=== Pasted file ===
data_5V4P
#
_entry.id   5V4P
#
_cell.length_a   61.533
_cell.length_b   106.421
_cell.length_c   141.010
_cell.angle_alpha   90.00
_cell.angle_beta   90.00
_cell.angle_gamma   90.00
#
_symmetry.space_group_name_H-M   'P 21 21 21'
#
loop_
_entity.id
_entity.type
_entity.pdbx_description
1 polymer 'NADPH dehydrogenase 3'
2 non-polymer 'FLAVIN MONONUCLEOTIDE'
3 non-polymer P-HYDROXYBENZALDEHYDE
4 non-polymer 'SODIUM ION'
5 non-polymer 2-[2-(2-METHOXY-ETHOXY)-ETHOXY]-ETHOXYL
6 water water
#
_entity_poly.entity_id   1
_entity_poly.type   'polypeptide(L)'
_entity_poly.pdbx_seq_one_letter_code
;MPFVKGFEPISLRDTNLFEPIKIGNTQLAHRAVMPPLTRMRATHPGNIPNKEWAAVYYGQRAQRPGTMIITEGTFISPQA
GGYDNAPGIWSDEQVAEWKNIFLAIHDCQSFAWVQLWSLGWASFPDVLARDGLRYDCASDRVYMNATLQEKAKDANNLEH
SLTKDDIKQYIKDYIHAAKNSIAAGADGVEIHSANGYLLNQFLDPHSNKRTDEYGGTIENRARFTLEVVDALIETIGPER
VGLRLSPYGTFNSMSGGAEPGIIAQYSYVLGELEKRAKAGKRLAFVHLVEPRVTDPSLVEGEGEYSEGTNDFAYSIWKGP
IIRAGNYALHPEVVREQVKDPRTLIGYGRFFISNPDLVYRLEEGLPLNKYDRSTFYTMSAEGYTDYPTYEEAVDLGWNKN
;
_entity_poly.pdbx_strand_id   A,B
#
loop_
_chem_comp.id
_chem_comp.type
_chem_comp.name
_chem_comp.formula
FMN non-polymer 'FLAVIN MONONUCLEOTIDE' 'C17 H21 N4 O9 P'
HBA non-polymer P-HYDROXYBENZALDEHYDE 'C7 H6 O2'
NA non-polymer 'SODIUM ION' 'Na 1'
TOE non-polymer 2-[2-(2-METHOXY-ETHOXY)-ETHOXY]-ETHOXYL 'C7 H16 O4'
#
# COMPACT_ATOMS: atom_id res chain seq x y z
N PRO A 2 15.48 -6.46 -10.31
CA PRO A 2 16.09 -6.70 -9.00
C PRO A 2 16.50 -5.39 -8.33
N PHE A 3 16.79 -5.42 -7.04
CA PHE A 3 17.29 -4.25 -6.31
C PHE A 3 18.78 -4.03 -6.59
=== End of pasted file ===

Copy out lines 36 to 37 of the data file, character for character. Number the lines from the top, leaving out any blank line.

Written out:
loop_
_chem_comp.id